Fossil Fuel Prices and the Economic and Budgetary Challenges of a Small Energy-Importing Economy: The Case of Portugal
AbstractThis paper examines the economic and budgetary impacts of fuel prices using a dynamic general equilibrium model of the Portuguese economy which highlights the mechanisms of endogenous growth and includes a detailed modeling of the public sector. The fuel price scenarios are based on forecasts by the US Department of Energy (DOE-US) and the International Energy Agency (IEA-OECD) and represent a wide range of projections for absolute and relative fossil fuel prices. In terms of the long term economic impact, our results suggest a 1.9 percent drop in GDP in the DOE-US scenario and 1.6 percent in the IEA-OECD scenario. As to the budgetary impact, higher fuel prices lead to lower tax revenues, which, coupled with a reduction in public spending, translate into lower public deficits. Accordingly, increasing fuel prices create an important policy trade off in that they can contribute to reducing the public deficit while hindering economic growth. We find that fairly strong incentives for wind energy can reduce the economic impact of fuel prices by 14.2 percent in the DOE-US price scenario and 18.5 percent reduction in the IEA-OECD price scenario. Finally, our results highlight the importance of public sector spending decisions and the mechanisms of endogenous growth in understanding the impact of fossil fuel prices. Indeed, a scenario of higher fuel prices would, with exogenous public decisions and exogenous economic growth assumptions, result in substantially smaller economic effects and yield adverse budgetary effects.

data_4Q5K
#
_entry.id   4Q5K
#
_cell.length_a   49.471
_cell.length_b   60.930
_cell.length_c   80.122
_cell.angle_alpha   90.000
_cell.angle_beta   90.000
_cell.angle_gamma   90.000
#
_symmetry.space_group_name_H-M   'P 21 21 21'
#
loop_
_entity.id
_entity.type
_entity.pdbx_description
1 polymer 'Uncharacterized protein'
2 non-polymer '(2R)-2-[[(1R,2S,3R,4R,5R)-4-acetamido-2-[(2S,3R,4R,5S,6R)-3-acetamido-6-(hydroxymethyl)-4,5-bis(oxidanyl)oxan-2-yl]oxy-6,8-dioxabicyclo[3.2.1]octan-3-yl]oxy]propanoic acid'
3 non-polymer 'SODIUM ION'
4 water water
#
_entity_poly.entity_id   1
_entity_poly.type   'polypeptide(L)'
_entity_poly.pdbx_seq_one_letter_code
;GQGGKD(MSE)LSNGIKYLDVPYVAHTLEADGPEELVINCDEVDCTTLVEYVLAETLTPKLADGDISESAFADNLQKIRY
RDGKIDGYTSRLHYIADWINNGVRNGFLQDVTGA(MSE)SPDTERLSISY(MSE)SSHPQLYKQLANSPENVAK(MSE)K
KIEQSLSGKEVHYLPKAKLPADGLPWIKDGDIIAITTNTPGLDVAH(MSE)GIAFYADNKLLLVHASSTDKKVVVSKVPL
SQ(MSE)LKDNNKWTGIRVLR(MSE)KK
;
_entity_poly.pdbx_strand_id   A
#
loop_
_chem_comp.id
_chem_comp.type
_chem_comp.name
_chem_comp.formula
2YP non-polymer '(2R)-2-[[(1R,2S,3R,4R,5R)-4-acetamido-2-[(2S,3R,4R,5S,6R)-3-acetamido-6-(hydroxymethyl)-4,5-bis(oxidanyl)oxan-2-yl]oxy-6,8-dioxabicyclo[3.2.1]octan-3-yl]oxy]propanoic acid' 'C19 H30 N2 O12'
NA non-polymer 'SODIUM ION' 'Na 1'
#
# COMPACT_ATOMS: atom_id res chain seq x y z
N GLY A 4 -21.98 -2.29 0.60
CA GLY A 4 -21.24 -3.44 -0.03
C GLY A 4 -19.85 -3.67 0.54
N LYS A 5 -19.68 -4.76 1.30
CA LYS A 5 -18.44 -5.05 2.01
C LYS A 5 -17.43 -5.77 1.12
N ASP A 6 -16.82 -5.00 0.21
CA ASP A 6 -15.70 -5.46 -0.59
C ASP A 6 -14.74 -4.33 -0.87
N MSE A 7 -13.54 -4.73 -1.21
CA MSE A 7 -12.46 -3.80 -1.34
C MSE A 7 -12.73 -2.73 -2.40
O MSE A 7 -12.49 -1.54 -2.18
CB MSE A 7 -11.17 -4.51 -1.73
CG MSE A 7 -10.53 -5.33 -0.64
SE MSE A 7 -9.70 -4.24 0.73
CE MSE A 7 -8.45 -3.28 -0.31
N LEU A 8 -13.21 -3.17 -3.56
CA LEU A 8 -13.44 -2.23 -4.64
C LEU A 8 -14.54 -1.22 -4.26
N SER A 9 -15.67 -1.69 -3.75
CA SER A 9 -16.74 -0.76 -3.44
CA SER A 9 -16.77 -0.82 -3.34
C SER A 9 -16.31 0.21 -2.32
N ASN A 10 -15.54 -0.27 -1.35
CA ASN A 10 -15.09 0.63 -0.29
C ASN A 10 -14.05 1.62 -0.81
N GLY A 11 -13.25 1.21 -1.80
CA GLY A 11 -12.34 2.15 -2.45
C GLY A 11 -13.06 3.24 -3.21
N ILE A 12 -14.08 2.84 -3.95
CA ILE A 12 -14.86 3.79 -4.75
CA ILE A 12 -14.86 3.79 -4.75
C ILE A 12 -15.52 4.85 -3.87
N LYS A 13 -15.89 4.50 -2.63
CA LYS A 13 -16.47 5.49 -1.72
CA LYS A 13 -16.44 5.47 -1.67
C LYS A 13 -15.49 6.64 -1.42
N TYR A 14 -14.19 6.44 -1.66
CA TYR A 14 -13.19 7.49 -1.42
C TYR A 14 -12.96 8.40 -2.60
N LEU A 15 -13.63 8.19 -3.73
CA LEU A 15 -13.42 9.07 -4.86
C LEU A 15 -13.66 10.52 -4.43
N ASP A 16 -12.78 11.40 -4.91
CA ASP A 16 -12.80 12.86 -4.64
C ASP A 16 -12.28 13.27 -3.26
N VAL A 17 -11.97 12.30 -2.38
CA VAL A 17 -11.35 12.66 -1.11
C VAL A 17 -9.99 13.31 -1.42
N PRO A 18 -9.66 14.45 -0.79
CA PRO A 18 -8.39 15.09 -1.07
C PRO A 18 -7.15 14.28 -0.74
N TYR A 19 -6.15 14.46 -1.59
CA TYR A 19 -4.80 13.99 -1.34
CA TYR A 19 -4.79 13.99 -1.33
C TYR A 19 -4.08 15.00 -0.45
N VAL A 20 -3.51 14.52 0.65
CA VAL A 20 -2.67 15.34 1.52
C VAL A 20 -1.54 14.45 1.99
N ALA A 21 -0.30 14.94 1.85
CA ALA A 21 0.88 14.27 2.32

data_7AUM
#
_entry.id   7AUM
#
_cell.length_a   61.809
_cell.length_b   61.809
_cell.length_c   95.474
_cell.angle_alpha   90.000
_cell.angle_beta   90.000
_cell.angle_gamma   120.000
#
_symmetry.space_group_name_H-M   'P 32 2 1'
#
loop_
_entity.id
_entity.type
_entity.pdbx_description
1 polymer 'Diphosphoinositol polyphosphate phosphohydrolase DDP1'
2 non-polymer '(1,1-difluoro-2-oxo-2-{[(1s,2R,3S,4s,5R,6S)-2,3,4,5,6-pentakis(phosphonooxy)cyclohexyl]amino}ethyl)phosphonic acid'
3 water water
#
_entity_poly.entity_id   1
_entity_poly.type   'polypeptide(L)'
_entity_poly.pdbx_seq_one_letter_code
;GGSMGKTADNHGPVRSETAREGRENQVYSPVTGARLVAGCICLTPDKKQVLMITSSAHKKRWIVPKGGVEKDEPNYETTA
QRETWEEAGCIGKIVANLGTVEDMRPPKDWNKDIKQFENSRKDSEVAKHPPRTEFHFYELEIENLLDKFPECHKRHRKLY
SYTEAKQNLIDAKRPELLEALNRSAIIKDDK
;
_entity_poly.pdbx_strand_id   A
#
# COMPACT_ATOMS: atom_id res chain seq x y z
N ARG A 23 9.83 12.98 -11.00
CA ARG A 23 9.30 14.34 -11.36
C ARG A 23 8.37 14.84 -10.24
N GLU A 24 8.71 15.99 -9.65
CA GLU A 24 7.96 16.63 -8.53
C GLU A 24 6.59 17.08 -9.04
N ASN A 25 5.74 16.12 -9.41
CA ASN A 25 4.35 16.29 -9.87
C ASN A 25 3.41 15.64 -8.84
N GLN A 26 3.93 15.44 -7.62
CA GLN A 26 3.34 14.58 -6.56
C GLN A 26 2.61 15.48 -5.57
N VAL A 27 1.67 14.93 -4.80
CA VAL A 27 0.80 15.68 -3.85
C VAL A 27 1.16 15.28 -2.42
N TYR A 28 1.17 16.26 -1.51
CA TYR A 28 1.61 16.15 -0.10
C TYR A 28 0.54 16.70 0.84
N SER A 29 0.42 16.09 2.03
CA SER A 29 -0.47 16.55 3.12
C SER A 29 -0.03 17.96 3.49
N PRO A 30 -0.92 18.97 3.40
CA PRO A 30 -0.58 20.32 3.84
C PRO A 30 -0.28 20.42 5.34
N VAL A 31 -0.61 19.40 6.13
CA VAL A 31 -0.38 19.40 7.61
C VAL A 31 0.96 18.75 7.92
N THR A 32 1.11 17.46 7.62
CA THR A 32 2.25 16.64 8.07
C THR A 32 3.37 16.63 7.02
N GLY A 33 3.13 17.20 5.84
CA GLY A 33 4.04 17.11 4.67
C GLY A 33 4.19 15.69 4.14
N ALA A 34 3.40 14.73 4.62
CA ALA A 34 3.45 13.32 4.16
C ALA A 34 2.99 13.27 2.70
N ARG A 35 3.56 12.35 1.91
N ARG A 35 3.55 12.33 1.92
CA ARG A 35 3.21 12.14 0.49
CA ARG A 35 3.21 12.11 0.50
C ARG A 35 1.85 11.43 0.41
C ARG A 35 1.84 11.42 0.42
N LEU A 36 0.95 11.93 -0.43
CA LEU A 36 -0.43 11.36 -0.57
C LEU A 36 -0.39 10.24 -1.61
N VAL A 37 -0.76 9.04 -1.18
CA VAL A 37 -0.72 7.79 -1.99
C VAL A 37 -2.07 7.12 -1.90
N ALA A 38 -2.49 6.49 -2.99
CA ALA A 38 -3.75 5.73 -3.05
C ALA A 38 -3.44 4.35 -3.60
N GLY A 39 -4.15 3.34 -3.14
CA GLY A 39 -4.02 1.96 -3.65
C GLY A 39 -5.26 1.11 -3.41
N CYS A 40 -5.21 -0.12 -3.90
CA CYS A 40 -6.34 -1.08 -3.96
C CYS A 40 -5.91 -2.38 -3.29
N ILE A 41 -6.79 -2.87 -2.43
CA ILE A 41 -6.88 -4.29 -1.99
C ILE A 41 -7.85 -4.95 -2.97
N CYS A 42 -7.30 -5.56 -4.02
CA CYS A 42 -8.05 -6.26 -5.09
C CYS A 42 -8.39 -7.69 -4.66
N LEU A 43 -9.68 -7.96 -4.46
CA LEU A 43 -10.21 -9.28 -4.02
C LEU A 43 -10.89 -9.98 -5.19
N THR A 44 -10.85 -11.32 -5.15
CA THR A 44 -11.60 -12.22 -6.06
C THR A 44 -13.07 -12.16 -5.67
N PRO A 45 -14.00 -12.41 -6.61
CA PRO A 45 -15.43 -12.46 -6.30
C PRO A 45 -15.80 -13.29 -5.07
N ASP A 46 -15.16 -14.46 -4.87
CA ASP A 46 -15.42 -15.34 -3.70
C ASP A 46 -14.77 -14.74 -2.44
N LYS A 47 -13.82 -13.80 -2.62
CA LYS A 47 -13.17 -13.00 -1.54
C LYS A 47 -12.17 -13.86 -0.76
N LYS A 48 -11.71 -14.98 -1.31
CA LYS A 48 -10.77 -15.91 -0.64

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Bibliographic InfoPaper provided by Department of Economics, College of William and Mary in its series Working Papers with number 115.
Length: 47 pages
Date of creation: 19 Oct 2012
Date of revision:
Fuel Prices; Economic Performance; Budgetary Consolidation; Dynamic General Equilibrium; Endogenous Growth; Portugal.;
Find related papers by JEL classification:
- C68 - Mathematical and Quantitative Methods - - Mathematical Methods; Programming Models; Mathematical and Simulation Modeling - - - Computable General Equilibrium Models
- D58 - Microeconomics - - General Equilibrium and Disequilibrium - - - Computable and Other Applied General Equilibrium Models
- H50 - Public Economics - - National Government Expenditures and Related Policies - - - General
- H60 - Public Economics - - National Budget, Deficit, and Debt - - - General
- O52 - Economic Development, Technological Change, and Growth - - Economywide Country Studies - - - Europe
- Q43 - Agricultural and Natural Resource Economics; Environmental and Ecological Economics - - Energy - - - Energy and the Macroeconomy
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